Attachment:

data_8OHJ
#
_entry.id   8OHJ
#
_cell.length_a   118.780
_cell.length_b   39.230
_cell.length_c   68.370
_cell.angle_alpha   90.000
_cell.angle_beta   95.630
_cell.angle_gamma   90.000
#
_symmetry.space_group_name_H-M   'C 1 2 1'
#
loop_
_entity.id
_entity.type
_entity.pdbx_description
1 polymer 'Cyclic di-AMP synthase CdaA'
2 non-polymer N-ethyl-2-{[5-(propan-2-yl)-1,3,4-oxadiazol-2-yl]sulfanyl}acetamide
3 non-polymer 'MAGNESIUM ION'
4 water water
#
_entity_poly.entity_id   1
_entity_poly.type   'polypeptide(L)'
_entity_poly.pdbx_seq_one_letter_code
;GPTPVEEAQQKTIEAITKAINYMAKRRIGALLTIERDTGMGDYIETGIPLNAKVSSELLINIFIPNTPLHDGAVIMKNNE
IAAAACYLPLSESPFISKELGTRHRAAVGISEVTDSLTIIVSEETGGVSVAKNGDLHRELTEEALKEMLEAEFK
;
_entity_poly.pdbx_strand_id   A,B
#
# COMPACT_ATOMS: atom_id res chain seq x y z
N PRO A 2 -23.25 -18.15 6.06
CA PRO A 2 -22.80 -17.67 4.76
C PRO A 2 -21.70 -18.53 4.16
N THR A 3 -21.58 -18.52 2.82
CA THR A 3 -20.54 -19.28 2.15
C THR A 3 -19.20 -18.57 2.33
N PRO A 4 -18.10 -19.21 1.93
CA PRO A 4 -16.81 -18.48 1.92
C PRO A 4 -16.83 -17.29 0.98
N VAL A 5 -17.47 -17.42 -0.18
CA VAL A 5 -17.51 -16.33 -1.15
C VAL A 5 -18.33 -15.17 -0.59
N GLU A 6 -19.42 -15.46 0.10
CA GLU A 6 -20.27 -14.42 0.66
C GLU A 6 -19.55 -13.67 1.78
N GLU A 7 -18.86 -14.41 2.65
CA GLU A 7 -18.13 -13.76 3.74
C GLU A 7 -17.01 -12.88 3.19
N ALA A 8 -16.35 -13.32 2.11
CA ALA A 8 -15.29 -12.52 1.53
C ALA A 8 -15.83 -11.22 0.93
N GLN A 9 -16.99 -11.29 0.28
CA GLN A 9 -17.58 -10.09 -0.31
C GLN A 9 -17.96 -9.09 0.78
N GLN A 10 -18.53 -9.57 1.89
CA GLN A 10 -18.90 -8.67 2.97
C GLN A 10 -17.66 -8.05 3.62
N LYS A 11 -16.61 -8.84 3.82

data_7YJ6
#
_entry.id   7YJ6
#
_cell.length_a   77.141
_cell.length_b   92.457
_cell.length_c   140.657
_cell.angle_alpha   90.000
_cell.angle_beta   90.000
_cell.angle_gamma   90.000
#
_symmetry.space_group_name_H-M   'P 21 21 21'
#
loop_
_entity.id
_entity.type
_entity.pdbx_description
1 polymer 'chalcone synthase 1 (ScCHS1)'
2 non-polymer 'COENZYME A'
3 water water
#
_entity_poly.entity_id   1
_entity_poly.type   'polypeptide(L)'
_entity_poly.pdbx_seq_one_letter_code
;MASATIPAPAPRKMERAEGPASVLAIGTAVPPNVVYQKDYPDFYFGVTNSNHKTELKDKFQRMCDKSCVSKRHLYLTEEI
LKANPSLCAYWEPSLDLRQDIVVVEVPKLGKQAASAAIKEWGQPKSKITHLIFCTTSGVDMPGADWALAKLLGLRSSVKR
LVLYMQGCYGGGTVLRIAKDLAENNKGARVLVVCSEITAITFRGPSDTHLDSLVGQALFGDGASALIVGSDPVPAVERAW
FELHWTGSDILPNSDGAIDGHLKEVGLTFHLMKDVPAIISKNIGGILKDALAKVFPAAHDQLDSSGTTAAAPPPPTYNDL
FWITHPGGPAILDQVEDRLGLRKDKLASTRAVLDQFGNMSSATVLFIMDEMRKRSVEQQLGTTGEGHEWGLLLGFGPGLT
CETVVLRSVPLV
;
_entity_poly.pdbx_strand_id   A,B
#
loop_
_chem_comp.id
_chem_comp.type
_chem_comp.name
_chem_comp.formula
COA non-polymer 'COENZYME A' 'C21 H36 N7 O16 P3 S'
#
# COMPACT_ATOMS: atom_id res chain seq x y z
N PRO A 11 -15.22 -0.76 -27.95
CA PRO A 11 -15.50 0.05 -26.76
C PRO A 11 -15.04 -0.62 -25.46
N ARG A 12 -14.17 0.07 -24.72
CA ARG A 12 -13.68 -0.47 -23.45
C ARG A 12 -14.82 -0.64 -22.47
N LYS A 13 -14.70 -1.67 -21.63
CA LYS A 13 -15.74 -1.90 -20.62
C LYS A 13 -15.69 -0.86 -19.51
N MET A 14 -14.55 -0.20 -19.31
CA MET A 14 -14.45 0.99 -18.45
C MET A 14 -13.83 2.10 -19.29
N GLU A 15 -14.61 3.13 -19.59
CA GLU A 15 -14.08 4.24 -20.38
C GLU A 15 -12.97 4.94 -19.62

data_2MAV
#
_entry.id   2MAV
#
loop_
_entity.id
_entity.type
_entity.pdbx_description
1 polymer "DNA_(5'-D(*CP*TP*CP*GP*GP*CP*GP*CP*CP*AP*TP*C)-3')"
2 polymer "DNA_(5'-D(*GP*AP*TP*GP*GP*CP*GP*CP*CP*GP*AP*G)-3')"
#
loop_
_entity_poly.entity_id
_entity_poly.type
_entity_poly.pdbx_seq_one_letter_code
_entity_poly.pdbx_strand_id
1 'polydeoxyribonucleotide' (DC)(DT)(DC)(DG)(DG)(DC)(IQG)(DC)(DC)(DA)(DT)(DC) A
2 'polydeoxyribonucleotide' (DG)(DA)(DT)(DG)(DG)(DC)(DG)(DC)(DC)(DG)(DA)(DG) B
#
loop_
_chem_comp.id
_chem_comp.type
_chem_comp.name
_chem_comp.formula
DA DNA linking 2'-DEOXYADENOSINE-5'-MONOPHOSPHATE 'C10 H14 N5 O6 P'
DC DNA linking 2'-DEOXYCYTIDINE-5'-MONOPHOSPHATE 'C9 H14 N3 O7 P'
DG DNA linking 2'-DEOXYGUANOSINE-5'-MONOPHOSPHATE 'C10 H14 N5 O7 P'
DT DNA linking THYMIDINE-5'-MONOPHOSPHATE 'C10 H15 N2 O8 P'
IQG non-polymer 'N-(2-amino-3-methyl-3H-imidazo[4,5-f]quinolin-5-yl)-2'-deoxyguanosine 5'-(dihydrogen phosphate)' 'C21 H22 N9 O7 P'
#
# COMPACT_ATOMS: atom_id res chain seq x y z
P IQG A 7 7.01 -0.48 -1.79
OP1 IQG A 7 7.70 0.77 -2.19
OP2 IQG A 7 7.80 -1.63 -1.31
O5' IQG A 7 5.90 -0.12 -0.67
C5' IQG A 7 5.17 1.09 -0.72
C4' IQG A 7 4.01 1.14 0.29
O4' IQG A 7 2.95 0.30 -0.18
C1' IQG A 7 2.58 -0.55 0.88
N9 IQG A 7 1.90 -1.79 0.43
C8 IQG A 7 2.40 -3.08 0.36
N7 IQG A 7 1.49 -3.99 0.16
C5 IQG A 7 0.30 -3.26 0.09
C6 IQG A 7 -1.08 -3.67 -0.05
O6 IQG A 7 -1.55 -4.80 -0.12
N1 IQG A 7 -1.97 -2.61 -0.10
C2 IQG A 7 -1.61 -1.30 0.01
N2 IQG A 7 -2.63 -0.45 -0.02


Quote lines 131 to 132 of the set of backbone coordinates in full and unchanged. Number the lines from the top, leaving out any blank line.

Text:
_entity_poly.pdbx_strand_id
1 'polydeoxyribonucleotide' (DC)(DT)(DC)(DG)(DG)(DC)(IQG)(DC)(DC)(DA)(DT)(DC) A